No easy fix to SA media money crisis
/ 19 July 2022

No easy fix to SA media money crisis

The closure of the New Frame, which sought to chase quality over clicks, is a cautionary tale of the pitfalls of donor funding

This content is restricted to subscribers only.

Join the M&G Community

Our commitment at the Mail & Guardian is to ensure every reader enjoys the finest experience. Join the M&G community and support us in delivering in-depth news to you consistently.

Subscription enables:

  • – M&G community membership
  • – independent journalism
  • – access to all premium articles & features
  • – a digital version of the weekly newspaper
  • – invites to subscriber-only events
  • – the opportunity to test new online features first

Already a subscriber?

The Covid-19 media survival guide
/ 20 December 2020

The Covid-19 media survival guide

The pandemic hit journalists hard when credible news was most vital. The M&G spoke to newsroom leaders, researchers and stakeholders, who said the only way to sustain the industry is by investing in quality journalism

No image available
/ 25 October 2007

Boon or curse?

BEE charters and the broad-based BEE codes of good practice might move corporate social investment (CSI) into the boardroom as a serious subject of discussion. The codes represent a kind of supercharter, with which all charters will have to be "aligned". Industries and businesses are scored according to a balanced scorecard with seven elements, of which socio-economic development or CSI is one.

No image available
/ 8 October 2007

Lessons from Zimbabwe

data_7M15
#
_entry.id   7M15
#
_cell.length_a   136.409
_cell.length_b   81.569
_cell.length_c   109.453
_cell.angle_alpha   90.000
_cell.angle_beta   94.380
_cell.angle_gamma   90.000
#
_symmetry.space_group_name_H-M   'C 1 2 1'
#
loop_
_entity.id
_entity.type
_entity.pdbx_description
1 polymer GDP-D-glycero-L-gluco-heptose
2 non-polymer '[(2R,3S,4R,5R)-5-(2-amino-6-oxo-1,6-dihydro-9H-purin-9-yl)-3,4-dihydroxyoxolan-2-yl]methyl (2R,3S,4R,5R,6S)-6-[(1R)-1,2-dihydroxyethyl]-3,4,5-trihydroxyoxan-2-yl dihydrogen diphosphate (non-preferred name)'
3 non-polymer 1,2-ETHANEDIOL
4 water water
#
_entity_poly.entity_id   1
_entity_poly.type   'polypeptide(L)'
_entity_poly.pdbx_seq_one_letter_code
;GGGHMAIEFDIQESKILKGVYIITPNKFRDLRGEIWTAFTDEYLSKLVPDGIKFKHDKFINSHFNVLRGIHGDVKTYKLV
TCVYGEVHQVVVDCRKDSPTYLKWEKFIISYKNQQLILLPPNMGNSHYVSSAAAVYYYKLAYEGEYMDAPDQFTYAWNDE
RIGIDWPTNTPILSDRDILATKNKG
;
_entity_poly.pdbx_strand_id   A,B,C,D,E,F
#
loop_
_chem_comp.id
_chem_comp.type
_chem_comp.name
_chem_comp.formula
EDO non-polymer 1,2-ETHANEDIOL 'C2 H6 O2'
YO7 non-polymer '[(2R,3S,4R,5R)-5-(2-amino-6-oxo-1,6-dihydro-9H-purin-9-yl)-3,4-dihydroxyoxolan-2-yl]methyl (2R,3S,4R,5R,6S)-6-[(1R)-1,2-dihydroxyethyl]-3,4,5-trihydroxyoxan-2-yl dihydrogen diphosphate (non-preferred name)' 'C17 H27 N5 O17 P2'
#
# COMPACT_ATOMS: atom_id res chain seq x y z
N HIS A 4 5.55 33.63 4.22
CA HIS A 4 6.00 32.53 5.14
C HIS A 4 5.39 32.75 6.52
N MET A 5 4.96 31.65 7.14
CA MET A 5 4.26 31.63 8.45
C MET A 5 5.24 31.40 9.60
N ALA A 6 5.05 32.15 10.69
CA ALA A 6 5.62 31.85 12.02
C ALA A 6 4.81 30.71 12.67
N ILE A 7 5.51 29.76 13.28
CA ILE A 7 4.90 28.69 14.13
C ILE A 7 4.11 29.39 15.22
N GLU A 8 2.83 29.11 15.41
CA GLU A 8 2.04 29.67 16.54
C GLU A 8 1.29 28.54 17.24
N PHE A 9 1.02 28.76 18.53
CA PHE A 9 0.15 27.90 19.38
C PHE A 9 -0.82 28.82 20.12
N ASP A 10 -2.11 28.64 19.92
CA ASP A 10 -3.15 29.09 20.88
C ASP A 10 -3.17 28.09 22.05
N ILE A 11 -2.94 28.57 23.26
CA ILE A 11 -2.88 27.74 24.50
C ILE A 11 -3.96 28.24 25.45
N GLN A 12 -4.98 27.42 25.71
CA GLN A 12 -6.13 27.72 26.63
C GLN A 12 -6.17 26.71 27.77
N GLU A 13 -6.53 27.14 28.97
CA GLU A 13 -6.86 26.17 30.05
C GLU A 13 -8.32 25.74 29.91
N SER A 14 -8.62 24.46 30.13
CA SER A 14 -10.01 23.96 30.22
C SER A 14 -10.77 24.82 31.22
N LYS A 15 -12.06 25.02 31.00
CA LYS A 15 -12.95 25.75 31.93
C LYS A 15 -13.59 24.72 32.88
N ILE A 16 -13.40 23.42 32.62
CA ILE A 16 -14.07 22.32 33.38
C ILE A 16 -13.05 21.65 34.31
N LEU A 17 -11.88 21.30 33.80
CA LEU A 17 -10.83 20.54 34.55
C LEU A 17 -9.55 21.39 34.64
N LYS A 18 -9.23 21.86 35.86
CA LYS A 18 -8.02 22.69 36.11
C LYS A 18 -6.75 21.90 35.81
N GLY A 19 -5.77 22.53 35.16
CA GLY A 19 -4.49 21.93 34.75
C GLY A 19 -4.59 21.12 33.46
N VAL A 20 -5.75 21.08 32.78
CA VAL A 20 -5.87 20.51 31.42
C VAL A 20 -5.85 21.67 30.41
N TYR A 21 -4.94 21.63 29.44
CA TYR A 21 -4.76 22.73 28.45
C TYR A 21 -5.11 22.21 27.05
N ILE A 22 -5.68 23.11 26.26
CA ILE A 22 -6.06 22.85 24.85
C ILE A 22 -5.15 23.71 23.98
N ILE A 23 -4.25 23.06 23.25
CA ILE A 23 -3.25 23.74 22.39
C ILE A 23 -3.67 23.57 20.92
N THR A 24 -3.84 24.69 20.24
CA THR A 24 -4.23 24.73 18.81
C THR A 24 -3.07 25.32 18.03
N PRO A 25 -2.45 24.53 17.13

Our northern neighbour is in the process of passing an "empowerment Bill" to force transfer of the majority stake in private companies to black Zimbabweans. Though this is indigenisation rather than empowerment in the South African sense, it raises interesting parallels with South Africa’s draft Mining Charter, which led to the outflow of billions of rand in foreign investment.

No image available
/ 17 September 2007

Sasol goes for broad-based BEE

Sasol’s R18-billion BEE transaction, announced this week, is another step in the toenadering between the synthetic fuel and chemicals producer and government. This is the biggest BEE transaction (until the next one comes along). It marks a new stage of atonement for Sasol’s remark in its statutory filings for the New York Stock Exchange that BEE was a "risk".

No image available
/ 10 September 2007

Platinum catalyst for Anglo

The new-look Anglo American Corporation was very much on display at the announcement last week of one of two of the biggest black economic empowerment deals in South African mining — and a real advance for black ownership of platinum reserves.

No image available
/ 27 August 2007

BEE’s sharpest tool

Black Economic Empowerment (BEE) ownership deals get the most attention, but their capacity to change the racial bias in the South African economy seems to be limited. Preferential procurement, however, is the sharpest tool in government’s transformation armoury. But it could also increase corruption and cronyism, writes Reg Rumney.

No image available
/ 31 July 2007

MTN’s shares: going for a song?

National Empowerment Fund chief executive Philisiwe Buthelezi has described the fund’s offer of discounted shares in MTN as "unique, exciting and historic". There have been other retail offerings reserved exclusively for black people over the years, most recently Telkom’s Khulisa scheme.

No image available